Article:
CU: I think it’s something that’s developed over the years. I remember when I was younger, trying to pay attention to labels [and] what I’m putting in my body, because it does make such a difference — it is fuel for the body. We treat things we love with such care — think of your favorite pair of shoes or your car that you love, or your house. You keep it clean. Our bodies should be the same way: Treat them with care, and with love, and watch what you put into them. So I’ve always been into that. And you can find so much information now. You can look things up and learn how to read labels and learn what foods are good for you and what exercises are good for you.
YH: Red-carpet appearances, sold-out concerts, and now fashion shows: How do you stay positive and grounded while living such a busy public life?
CU: I think being able to have something for yourself every day is important — [whether] that is your workout, or it’s meditation, or going for a walk, or whatever it is. I do try to make a little time. It might not be as much time as it used to be, but making some time for myself helps. You don’t have to think when you run, which is probably why I like it. You just throw music on your headphones and go.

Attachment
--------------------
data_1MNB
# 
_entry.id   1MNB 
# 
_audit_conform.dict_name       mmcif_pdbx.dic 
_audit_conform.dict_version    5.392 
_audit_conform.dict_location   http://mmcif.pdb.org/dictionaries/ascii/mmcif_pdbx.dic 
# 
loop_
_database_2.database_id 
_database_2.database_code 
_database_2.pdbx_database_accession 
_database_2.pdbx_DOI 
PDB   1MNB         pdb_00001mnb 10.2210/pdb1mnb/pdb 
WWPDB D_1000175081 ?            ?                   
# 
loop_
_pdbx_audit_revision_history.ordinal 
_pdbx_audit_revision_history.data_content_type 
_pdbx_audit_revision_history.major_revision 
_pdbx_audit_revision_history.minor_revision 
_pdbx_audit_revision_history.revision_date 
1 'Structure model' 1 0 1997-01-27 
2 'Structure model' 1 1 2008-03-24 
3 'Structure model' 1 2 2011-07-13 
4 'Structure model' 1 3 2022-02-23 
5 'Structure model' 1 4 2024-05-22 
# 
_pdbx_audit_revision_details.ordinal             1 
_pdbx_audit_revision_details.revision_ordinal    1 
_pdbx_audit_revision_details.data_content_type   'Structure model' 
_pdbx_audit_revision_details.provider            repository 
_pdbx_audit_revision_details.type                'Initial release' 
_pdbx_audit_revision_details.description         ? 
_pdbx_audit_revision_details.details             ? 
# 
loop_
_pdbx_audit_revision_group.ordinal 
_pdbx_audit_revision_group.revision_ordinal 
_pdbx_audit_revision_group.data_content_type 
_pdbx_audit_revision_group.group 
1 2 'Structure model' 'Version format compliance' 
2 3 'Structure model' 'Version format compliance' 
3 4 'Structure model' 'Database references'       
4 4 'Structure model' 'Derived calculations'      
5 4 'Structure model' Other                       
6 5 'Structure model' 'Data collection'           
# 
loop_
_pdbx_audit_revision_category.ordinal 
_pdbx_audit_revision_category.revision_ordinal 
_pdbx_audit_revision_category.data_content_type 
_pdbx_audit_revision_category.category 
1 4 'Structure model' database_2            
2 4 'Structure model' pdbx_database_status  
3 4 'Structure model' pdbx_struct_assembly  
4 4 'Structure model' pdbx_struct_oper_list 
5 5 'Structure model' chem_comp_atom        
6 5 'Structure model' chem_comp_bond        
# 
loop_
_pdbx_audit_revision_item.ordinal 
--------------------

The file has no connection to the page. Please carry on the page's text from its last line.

YH: What’s your favorite workout — and what do you dread?
CU: I really like to switch it up, and it depends how much time I have, but there’s nothing like a good run. I’ve run more this summer than I have probably ever [run before]. Before I’d feel like, “Oh my gosh, it’s too hot.” But now, I can’t wait to get out and sweat. And if you have the right clothes that don’t make you feel sticky and gross, there’s just something different about it.
I don’t love ropes. I don’t do them often, but I do them because I know they’re so good for you. It’s good to shock your body a little bit and do workouts that you don’t usually do.
YH: What’s your go-to healthy meal?
CU: I’ve been making a lot of zucchini noodles lately. And they’re so easy to make — you can buy one of those spiralizers for $15. I can make a big Tupperware thing full of them if I have a few extra minutes, and I’ll grab a big handful and put some sauce on it. That’s an easy, healthy go-to. Or you can buy stir-fry vegetables, fresh in a package — broccoli, cauliflower, carrots. You just add some sort of protein, so I’ll do tofu or a chicken-meat substitute.
YH: Are there any healthy foods you just can’t stand?
CU: There’s only one vegetable I don’t like and, unfortunately, for a lot of places, it’s their vegetarian option: I hate eggplant! I have no idea why. [Besides that], I love vegetables. I love all of them. If I go to a restaurant and there’s not something vegetarian, I’m like, “Can the chef just make me something? I don’t care what it is. I’m not even picky!” I love food, but I hate eggplant.
YH: What’s your secret kitchen skill?
CU: I love taking foods that are normally bad for you and turning them healthy, swapping this for that. I haven’t done it in a while, but I can make pizza that’s good for you. My husband will ask, “Will you make us pizzas?” And I’ll make them on tortillas. It’s light, but super-filling, and has ridiculously less calories and fat and cheesy stuff. But it’s still really good.